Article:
PHOENIX – Minnesota's own "Big Three" kissed Phoenix goodbye.

The Lynx's triple threat of Maya Moore, Seimone Augustus and defense closed out the Mercury in the Western Conference finals, winning 72-65 Sunday before an announced crowd of 8,020 at US Airways Center.

A couple days after the Augustus-Diana Taurasi cheek smooch during Game 1 drew national attention, Minnesota's play turned the talk back to basketball, specifically its quest to win a second championship in three years.

The Lynx are headed to the WNBA Finals for a third consecutive season — a feat most recently matched by Detroit from 2006-2008 and by Houston teams early in the league's existence.

The Atlanta Dream knocked out Indiana in the Eastern Conference finals earlier Sunday. Game 1 of the best-of-five series will be Sunday at Target Center. Minnesota split its two regular-season matchups against Atlanta, winning 94-72 on July 9 and losing 88-75 on Aug. 20.

The clinching victory left the Lynx 4-0 this postseason. It came despite a 1-for-12 shooting day from Lindsay Whalen (she did have four rebounds and seven assists). The Lynx also missed 12 free throws and were outrebounded 43-35.

"I would have said we would get blown out," Lynx coach Cheryl Reeve, an assistant on those Detroit teams in the mid-to-late-2000s, said in response to the poor offensive numbers.

But Phoenix shot 38 percent from the floor, including 2-for-21 from behind the arc. The Lynx withstood a high-energy first quarter by the Mercury, took a 38-35 lead at halftime, stretched it to 53-45 after three quarters, and a jump shot by Augustus gave the Lynx a 68-56 lead with 3 minutes, 14 seconds left in the game.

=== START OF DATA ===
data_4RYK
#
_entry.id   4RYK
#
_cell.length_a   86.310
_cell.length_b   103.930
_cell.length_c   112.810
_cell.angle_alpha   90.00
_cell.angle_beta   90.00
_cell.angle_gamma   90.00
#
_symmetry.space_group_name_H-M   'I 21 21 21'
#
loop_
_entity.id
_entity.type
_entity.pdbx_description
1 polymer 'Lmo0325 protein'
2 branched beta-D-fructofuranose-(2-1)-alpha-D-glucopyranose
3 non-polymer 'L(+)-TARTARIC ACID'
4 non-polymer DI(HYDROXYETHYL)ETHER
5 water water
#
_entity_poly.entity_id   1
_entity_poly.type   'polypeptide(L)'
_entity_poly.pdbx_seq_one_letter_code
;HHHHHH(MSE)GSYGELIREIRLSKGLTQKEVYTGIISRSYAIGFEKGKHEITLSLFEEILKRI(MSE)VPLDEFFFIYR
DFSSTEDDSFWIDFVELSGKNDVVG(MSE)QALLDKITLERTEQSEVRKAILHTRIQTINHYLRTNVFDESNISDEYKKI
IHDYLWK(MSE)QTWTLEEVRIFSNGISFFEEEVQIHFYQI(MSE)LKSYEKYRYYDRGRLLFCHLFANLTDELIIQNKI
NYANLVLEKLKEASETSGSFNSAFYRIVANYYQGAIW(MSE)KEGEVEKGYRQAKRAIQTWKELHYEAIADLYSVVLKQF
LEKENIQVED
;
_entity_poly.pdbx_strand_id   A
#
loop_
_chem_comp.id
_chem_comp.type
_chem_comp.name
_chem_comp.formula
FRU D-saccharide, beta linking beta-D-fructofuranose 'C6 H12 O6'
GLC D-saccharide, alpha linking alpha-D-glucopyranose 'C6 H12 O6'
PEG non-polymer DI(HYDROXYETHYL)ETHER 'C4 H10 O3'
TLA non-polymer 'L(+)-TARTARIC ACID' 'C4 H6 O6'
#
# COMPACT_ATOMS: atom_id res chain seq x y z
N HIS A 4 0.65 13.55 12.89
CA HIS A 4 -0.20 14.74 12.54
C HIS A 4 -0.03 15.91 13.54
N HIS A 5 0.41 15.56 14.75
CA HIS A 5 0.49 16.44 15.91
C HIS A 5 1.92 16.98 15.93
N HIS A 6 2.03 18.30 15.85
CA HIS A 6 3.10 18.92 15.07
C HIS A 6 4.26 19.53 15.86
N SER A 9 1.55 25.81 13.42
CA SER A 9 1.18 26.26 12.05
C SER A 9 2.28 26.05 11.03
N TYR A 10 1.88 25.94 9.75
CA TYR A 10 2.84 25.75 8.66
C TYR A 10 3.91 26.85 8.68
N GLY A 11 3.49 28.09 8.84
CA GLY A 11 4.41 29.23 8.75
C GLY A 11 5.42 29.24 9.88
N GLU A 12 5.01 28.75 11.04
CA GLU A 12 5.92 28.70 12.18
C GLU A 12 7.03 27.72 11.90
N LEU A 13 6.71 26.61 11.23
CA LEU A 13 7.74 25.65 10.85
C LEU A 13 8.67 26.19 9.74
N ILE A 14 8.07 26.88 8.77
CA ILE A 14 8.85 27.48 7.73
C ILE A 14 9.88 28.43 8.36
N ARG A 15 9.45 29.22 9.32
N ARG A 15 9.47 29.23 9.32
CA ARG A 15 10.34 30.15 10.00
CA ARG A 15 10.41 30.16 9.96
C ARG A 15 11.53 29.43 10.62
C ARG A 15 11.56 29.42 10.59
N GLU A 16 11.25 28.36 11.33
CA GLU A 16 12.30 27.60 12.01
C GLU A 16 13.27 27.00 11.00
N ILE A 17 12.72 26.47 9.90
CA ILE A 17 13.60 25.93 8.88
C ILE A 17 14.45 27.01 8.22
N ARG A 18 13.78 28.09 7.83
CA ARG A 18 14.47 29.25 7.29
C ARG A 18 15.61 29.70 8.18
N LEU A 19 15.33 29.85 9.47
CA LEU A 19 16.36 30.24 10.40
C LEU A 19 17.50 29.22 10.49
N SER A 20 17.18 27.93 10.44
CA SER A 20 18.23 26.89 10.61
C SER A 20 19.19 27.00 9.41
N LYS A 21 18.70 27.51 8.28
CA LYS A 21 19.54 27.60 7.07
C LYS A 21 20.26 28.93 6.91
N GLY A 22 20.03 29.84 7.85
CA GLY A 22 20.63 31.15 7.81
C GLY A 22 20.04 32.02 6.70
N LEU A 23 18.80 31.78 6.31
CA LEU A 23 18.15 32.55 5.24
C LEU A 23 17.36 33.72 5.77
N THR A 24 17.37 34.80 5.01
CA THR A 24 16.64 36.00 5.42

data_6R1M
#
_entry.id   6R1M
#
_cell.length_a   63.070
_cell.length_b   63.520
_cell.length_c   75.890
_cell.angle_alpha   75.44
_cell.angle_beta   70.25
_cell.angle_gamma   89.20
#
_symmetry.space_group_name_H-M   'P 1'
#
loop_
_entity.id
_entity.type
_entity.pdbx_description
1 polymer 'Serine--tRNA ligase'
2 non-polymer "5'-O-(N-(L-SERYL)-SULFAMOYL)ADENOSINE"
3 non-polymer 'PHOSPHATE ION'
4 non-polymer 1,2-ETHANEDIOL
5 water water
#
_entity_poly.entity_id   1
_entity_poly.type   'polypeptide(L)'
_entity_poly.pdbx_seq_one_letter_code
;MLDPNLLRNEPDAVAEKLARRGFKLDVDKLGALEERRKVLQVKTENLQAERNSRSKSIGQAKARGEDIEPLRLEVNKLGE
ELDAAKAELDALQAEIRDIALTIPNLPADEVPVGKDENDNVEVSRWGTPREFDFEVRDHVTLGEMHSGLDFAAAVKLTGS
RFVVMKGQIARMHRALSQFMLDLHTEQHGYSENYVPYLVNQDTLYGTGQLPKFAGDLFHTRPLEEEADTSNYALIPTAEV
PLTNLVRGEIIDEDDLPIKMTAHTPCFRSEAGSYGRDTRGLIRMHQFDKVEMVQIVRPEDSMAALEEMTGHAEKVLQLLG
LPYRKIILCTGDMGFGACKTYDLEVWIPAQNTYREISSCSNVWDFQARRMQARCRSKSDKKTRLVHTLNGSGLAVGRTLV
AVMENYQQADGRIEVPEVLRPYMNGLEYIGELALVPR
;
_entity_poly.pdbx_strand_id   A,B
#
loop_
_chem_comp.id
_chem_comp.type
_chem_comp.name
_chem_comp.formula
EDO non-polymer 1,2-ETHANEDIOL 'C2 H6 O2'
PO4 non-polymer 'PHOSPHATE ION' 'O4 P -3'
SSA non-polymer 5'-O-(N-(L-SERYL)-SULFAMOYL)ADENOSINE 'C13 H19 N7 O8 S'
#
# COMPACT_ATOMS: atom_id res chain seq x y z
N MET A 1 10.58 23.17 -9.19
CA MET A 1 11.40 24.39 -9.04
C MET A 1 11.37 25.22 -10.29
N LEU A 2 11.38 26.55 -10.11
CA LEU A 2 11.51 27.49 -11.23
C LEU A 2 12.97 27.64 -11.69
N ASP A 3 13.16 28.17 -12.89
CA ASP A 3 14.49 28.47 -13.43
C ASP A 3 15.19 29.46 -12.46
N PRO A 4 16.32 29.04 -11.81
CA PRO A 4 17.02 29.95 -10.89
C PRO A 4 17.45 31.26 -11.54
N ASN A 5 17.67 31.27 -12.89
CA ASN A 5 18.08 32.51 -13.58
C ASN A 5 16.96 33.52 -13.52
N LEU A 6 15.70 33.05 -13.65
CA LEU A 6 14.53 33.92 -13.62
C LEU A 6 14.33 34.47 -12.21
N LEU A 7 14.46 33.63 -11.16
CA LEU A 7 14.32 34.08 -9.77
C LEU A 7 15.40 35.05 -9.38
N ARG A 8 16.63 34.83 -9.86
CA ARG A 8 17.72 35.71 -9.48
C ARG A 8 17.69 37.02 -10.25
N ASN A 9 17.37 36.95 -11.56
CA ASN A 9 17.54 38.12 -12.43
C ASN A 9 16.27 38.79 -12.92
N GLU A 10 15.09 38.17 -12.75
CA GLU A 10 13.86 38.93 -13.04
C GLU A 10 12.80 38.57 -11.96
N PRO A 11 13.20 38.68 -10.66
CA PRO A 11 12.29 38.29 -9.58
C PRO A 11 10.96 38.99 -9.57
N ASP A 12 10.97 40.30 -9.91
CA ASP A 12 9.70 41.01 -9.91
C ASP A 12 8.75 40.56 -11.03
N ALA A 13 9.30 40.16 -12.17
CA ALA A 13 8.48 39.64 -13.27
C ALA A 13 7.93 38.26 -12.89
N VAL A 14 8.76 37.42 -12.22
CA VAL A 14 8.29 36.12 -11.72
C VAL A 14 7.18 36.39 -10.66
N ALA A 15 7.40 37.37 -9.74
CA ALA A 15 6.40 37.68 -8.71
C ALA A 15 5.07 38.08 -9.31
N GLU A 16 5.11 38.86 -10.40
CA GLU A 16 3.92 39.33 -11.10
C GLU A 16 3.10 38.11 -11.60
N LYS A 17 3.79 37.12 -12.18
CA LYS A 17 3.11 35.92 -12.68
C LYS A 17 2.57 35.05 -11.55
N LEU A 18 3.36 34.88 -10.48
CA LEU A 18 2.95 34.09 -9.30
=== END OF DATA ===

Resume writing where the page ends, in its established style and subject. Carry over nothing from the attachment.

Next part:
"It has a lot to do with the makeup and personalities of this team," Augustus said of the team's third consecutive finals berth. "A lot of us have sacrificed a lot — I had to become a defensive player. Those factors kind of make it a blessing. It's not easy at all, especially with all the new players coming in [to the league], new coaches. Every year it's tougher."

Led by Taurasi, the Mercury pulled within 69-65 on a putback by Candice Dupree with 37 seconds left in regulation, but Whalen hit a free throw, Taurasi missed a driving layup in traffic, and Augustus hit a free throw to bring the lead back to 71-65.

And when Janel McCarville screamed with excitement inside the Lynx huddle about being a conference champion for the first time in her WNBA career, even veterans who've been to the finals a few times couldn't help but enjoy themselves.

"I thought they played awfully well, and, honestly, in my assessment — for whatever that means — I feel like they're the best team in the WNBA" Mercury interim coach Russ Pennell said.

Moore and Augustus were a combined 20-for-33 shooting, and McCarville (five rebounds, five assists) and Rebekkah Brunson (14 rebounds) were key factors in negating the Mercury post players for a second consecutive game.

Taurasi scored 21 points but needed 21 shots to get there.

"Each year is its own journey," Moore said. "... We have some new faces that haven't had the experience that our leaders have. Some of us middle-aged players, three, four, five years, it's really exciting to feel that energy from some of them who haven't been at this stage yet. It's refreshing. It's fun for all of us."